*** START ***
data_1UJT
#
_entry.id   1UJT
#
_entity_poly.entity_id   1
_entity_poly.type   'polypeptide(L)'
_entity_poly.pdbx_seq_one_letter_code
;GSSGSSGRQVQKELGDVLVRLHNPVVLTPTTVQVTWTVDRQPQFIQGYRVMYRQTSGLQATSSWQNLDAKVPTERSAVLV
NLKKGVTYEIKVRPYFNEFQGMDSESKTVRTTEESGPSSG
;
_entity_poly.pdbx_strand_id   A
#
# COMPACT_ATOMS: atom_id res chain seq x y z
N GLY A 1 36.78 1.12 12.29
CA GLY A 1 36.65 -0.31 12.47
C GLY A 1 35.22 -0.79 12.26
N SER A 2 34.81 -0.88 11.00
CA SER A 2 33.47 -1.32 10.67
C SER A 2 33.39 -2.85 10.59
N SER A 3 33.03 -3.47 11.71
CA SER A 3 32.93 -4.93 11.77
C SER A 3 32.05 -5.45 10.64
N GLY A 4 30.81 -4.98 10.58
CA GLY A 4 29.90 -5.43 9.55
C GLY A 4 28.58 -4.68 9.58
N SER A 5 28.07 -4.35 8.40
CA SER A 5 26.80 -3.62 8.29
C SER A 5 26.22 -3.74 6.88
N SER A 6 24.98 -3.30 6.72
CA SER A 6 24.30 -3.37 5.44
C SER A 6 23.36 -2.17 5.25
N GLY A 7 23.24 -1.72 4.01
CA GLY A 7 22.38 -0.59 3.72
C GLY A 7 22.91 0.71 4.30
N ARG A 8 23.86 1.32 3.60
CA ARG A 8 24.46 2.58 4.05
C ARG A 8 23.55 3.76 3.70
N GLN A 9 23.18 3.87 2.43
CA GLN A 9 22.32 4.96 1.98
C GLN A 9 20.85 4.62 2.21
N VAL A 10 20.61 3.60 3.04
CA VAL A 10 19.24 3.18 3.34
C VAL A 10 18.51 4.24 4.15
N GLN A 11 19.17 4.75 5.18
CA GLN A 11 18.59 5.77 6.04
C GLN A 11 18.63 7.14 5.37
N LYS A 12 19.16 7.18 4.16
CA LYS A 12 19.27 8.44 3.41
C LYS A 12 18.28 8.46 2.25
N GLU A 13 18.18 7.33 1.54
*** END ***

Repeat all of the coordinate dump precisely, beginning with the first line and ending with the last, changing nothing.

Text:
data_1UJT
#
_entry.id   1UJT
#
_entity_poly.entity_id   1
_entity_poly.type   'polypeptide(L)'
_entity_poly.pdbx_seq_one_letter_code
;GSSGSSGRQVQKELGDVLVRLHNPVVLTPTTVQVTWTVDRQPQFIQGYRVMYRQTSGLQATSSWQNLDAKVPTERSAVLV
NLKKGVTYEIKVRPYFNEFQGMDSESKTVRTTEESGPSSG
;
_entity_poly.pdbx_strand_id   A
#
# COMPACT_ATOMS: atom_id res chain seq x y z
N GLY A 1 36.78 1.12 12.29
CA GLY A 1 36.65 -0.31 12.47
C GLY A 1 35.22 -0.79 12.26
N SER A 2 34.81 -0.88 11.00
CA SER A 2 33.47 -1.32 10.67
C SER A 2 33.39 -2.85 10.59
N SER A 3 33.03 -3.47 11.71
CA SER A 3 32.93 -4.93 11.77
C SER A 3 32.05 -5.45 10.64
N GLY A 4 30.81 -4.98 10.58
CA GLY A 4 29.90 -5.43 9.55
C GLY A 4 28.58 -4.68 9.58
N SER A 5 28.07 -4.35 8.40
CA SER A 5 26.80 -3.62 8.29
C SER A 5 26.22 -3.74 6.88
N SER A 6 24.98 -3.30 6.72
CA SER A 6 24.30 -3.37 5.44
C SER A 6 23.36 -2.17 5.25
N GLY A 7 23.24 -1.72 4.01
CA GLY A 7 22.38 -0.59 3.72
C GLY A 7 22.91 0.71 4.30
N ARG A 8 23.86 1.32 3.60
CA ARG A 8 24.46 2.58 4.05
C ARG A 8 23.55 3.76 3.70
N GLN A 9 23.18 3.87 2.43
CA GLN A 9 22.32 4.96 1.98
C GLN A 9 20.85 4.62 2.21
N VAL A 10 20.61 3.60 3.04
CA VAL A 10 19.24 3.18 3.34
C VAL A 10 18.51 4.24 4.15
N GLN A 11 19.17 4.75 5.18
CA GLN A 11 18.59 5.77 6.04
C GLN A 11 18.63 7.14 5.37
N LYS A 12 19.16 7.18 4.16
CA LYS A 12 19.27 8.44 3.41
C LYS A 12 18.28 8.46 2.25
N GLU A 13 18.18 7.33 1.54